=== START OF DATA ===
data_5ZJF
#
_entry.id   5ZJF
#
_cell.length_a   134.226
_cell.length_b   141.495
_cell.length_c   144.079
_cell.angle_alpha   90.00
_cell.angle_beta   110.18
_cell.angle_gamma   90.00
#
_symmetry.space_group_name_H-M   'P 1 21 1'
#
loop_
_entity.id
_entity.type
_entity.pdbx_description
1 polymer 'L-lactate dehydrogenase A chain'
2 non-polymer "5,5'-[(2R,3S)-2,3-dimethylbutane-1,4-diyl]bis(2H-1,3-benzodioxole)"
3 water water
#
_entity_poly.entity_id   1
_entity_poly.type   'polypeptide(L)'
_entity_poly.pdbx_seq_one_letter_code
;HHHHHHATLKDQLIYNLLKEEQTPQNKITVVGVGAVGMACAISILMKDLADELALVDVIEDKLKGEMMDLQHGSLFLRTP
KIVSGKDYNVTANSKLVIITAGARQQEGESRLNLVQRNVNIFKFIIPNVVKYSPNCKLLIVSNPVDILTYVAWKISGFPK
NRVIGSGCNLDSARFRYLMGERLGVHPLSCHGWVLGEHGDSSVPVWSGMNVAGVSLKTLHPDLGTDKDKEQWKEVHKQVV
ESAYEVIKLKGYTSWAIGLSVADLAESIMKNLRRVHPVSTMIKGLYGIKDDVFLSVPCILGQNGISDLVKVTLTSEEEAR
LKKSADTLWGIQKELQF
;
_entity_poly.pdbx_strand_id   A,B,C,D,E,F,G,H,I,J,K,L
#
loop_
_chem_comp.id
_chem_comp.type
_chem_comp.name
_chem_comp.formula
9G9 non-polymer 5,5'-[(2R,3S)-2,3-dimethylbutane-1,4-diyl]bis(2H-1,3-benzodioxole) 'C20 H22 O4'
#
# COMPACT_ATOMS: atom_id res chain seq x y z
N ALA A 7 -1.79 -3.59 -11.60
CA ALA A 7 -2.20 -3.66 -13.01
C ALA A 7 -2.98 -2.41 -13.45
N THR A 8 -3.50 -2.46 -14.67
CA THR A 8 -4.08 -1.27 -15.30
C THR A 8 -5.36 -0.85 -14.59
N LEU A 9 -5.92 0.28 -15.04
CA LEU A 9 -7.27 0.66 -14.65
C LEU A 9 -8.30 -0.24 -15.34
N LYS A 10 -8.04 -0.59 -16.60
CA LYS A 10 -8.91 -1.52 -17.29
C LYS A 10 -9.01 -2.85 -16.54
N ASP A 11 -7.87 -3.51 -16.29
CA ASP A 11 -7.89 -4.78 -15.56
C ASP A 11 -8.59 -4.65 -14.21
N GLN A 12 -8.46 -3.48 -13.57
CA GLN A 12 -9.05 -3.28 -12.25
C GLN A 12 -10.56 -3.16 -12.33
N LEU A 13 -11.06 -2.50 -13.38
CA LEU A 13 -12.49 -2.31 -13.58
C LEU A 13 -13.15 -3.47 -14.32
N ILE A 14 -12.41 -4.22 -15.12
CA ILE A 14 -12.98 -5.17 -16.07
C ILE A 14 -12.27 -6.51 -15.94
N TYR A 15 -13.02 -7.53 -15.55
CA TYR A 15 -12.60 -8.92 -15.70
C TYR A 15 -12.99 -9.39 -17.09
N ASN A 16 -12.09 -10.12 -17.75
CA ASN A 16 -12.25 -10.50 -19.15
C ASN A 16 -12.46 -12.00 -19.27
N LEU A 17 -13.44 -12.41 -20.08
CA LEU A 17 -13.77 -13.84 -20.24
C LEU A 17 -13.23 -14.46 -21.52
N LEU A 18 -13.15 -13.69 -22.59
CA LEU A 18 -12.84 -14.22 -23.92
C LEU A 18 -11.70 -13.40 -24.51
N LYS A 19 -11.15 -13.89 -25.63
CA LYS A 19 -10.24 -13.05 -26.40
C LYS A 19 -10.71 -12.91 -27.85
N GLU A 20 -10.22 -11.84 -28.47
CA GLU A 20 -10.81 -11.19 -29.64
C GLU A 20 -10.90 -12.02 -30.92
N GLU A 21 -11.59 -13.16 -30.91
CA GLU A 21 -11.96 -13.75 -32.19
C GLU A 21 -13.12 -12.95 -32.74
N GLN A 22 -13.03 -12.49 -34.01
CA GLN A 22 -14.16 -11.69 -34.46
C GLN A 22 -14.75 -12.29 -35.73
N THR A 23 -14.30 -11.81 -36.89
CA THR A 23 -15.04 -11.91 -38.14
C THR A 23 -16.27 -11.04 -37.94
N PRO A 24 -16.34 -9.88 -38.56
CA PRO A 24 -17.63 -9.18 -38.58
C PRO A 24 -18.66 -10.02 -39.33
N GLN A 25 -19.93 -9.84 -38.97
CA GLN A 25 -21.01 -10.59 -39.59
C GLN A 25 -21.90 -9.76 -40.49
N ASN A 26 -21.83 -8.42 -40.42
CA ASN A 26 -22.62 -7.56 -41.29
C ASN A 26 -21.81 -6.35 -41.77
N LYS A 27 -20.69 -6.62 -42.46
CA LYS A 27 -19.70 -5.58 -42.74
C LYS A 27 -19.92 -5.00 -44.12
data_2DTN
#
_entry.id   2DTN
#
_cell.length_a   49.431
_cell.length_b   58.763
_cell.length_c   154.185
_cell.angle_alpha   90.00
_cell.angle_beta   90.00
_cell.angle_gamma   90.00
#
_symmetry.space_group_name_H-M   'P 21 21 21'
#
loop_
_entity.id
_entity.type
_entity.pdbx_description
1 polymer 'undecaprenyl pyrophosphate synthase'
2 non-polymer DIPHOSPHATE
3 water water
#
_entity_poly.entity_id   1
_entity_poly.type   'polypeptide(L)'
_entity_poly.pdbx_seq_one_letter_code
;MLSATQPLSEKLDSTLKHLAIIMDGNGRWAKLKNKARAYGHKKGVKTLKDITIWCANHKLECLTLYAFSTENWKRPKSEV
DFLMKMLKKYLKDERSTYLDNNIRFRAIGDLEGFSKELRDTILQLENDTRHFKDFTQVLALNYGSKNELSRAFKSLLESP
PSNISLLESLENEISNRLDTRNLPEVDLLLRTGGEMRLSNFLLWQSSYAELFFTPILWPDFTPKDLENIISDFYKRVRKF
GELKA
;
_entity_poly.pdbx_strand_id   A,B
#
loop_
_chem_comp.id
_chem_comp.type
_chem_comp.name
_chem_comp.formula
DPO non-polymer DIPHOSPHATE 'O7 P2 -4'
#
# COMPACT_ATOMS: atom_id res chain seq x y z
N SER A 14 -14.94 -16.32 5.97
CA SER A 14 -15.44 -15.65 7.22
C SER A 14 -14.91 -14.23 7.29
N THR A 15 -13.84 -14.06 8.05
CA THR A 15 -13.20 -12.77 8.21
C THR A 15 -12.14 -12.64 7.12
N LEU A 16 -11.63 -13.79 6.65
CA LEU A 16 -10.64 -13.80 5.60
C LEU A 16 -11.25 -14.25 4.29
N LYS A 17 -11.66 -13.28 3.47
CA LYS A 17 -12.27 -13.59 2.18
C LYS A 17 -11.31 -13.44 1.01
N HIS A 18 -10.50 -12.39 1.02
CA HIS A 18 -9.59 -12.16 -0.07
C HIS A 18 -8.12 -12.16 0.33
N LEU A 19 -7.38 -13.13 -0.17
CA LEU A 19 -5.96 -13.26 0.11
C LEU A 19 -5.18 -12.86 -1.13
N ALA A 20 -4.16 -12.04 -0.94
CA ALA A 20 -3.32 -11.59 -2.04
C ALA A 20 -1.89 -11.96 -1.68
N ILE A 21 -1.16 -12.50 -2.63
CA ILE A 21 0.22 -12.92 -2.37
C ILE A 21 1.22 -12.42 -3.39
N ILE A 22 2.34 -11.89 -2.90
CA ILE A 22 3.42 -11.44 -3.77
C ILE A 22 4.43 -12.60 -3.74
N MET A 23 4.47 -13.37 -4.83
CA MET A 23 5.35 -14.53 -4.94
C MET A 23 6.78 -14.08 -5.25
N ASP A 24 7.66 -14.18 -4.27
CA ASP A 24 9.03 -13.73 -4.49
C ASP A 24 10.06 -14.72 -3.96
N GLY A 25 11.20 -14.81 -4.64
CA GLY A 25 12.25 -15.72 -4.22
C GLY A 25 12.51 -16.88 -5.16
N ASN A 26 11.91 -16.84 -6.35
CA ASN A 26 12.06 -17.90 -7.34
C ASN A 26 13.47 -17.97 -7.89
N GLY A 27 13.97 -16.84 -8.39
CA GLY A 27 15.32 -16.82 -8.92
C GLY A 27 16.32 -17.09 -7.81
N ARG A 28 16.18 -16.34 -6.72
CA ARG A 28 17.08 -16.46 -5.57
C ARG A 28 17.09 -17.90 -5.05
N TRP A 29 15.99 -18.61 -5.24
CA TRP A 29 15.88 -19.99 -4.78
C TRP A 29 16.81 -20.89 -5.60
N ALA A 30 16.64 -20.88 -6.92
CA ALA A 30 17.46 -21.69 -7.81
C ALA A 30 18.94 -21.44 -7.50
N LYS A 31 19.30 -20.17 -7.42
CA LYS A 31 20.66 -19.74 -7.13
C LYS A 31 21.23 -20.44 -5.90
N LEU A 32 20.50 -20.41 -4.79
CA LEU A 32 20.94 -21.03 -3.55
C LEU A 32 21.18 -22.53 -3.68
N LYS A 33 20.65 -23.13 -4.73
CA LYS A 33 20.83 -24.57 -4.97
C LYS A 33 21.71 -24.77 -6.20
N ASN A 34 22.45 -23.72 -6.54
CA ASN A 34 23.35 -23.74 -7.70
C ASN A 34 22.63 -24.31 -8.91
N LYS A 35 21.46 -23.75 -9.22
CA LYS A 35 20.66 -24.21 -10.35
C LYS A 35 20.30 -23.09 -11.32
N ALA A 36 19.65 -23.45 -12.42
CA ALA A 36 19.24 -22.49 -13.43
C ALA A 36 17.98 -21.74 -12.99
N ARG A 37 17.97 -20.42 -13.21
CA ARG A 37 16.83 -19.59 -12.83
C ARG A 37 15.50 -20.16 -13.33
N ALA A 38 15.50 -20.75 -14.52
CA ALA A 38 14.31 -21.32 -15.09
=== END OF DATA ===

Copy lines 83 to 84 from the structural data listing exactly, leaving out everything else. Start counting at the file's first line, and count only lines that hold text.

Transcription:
N GLU A 21 -11.59 -13.16 -30.91
CA GLU A 21 -11.96 -13.75 -32.19